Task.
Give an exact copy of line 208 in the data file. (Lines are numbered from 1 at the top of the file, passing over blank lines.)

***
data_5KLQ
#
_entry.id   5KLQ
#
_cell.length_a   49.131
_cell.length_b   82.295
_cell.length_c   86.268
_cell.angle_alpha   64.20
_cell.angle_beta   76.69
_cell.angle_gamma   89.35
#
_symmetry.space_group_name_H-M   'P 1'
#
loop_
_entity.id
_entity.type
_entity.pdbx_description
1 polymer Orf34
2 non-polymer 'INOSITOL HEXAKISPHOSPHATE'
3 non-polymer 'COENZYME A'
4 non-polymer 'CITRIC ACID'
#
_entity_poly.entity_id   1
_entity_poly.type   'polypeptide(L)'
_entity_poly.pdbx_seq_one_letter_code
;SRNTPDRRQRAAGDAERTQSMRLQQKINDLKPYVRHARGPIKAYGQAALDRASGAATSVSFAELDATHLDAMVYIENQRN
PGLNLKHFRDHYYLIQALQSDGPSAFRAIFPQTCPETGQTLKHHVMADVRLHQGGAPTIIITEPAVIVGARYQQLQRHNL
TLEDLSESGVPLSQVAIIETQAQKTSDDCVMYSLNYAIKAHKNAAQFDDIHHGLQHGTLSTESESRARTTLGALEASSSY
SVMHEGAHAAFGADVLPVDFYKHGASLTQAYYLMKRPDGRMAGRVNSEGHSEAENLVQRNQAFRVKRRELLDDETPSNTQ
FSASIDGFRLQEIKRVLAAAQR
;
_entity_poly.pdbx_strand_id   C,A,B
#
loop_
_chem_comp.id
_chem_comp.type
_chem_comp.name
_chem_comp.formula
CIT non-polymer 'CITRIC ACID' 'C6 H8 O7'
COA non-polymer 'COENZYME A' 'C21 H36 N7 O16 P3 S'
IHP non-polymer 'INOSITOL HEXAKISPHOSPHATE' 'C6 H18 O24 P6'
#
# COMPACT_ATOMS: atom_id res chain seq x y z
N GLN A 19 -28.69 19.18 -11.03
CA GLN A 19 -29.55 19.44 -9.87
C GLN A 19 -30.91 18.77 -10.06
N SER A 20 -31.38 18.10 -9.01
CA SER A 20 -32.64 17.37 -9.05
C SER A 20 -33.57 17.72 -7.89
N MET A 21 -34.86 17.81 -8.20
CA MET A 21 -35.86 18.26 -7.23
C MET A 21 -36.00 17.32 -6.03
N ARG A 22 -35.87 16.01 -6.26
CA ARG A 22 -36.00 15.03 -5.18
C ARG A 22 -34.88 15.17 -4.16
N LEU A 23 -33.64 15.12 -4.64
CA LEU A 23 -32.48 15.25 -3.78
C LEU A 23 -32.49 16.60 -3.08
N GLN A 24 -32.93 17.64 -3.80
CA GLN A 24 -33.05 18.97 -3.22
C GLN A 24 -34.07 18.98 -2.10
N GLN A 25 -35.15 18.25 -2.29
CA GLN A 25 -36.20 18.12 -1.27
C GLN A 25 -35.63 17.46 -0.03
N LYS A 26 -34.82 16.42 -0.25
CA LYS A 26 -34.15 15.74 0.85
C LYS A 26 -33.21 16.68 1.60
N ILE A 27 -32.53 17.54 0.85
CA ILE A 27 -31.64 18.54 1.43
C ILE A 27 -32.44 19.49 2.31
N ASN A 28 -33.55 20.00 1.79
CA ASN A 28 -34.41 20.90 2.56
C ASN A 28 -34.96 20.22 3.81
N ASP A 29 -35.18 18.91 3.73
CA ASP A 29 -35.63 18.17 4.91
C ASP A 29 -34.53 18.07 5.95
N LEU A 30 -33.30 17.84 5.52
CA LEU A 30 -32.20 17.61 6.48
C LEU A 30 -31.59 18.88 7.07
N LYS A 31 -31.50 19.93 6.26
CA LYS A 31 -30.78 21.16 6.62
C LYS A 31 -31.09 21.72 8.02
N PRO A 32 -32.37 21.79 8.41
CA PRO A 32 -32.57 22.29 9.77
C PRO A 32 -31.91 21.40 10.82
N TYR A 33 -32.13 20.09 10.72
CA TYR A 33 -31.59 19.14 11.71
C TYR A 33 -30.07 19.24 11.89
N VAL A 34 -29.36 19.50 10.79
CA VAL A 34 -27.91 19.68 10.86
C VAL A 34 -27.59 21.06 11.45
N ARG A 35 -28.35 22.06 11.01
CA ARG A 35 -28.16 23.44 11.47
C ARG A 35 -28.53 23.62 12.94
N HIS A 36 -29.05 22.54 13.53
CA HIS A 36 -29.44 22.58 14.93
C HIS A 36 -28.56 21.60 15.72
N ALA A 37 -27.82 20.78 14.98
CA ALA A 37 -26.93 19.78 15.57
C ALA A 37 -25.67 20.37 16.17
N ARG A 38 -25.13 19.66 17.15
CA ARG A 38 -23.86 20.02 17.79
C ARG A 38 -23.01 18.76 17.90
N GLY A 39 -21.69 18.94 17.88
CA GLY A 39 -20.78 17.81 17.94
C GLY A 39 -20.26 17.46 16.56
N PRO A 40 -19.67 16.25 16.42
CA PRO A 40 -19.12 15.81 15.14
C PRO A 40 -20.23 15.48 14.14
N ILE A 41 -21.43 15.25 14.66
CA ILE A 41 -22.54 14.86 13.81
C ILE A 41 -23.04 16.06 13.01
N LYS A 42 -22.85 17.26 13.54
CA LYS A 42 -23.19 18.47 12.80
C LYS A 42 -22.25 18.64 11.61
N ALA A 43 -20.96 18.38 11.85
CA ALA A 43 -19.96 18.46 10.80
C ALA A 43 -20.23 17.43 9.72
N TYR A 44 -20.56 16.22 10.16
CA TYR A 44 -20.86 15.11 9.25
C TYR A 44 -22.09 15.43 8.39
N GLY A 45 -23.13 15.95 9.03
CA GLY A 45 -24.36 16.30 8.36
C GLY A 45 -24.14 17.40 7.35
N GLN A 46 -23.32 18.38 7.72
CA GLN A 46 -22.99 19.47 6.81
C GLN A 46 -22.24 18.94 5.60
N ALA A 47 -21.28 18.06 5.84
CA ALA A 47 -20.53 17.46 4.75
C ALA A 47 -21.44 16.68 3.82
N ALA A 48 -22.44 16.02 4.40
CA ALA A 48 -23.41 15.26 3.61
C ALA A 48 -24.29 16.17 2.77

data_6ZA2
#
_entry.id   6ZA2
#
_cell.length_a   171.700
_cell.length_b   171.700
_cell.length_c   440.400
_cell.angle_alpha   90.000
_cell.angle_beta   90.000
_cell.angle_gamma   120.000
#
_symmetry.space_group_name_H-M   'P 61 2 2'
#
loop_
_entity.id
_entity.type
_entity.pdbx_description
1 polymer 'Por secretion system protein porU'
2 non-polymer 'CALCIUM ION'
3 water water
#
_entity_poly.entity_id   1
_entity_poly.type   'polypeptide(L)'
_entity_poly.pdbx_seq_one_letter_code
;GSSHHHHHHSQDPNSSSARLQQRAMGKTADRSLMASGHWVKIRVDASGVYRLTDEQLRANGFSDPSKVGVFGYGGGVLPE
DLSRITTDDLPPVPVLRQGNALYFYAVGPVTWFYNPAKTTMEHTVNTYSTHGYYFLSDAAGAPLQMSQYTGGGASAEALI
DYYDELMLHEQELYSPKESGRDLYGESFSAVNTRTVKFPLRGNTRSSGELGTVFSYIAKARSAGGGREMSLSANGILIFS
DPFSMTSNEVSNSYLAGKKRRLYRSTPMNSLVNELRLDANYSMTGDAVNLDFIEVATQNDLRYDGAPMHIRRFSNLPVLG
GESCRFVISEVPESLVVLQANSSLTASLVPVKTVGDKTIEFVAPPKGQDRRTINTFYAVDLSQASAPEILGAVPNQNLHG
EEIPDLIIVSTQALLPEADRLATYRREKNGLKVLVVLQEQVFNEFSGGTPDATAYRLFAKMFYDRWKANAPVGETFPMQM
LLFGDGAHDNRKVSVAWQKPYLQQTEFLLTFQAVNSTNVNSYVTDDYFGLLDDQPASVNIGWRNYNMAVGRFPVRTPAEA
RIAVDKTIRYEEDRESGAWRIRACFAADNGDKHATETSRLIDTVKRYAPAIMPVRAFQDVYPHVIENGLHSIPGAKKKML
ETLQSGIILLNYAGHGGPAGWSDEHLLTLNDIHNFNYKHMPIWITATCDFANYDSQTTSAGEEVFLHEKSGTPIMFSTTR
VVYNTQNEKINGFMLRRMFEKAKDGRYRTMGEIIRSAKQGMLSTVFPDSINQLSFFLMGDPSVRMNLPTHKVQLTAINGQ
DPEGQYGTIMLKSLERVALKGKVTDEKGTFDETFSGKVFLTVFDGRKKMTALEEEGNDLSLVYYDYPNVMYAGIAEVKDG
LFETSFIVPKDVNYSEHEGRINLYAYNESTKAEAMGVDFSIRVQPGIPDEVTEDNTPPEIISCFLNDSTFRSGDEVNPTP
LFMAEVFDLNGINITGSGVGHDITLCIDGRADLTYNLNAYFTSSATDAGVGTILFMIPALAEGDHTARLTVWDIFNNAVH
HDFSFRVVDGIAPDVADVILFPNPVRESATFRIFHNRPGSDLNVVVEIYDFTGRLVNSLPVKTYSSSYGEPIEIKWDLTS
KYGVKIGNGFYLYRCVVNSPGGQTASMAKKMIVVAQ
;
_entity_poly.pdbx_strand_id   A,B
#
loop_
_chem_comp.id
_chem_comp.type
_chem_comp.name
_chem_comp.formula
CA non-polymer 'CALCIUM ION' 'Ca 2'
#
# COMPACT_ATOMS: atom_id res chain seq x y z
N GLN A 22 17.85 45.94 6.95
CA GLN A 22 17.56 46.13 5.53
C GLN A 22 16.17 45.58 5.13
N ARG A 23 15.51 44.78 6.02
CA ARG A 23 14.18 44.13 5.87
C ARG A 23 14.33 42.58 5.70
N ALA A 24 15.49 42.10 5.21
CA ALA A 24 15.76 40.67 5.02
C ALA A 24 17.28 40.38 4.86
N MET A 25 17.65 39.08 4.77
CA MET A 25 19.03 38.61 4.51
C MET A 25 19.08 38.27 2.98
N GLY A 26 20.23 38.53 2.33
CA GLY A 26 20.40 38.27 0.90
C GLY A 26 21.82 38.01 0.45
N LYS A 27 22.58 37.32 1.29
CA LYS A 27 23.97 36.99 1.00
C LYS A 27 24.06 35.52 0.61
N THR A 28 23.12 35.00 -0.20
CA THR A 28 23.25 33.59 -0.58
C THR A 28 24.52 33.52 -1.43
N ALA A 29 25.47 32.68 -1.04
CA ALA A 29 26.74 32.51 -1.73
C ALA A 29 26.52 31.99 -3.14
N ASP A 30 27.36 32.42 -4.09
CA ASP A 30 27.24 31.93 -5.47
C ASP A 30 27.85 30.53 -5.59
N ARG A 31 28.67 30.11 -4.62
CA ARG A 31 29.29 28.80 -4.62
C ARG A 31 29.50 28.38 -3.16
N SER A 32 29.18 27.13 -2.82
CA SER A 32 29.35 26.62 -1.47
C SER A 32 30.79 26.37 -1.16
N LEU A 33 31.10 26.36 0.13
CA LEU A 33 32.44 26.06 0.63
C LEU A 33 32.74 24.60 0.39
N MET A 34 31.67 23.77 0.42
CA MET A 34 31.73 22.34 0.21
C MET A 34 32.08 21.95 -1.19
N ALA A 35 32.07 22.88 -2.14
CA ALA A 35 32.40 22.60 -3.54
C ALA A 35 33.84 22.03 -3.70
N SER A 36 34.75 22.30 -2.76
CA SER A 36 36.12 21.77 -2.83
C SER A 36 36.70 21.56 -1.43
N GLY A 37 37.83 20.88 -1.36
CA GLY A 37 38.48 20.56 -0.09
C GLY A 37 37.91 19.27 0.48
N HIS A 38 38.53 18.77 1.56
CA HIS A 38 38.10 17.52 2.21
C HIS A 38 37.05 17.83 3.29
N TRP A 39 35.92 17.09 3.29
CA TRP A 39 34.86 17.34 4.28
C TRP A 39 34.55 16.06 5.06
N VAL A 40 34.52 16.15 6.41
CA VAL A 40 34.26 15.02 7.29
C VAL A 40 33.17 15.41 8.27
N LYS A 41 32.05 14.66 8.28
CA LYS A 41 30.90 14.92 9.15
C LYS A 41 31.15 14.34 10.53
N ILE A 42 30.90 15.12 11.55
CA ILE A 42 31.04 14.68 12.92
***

N ASP A 30 27.36 32.42 -4.09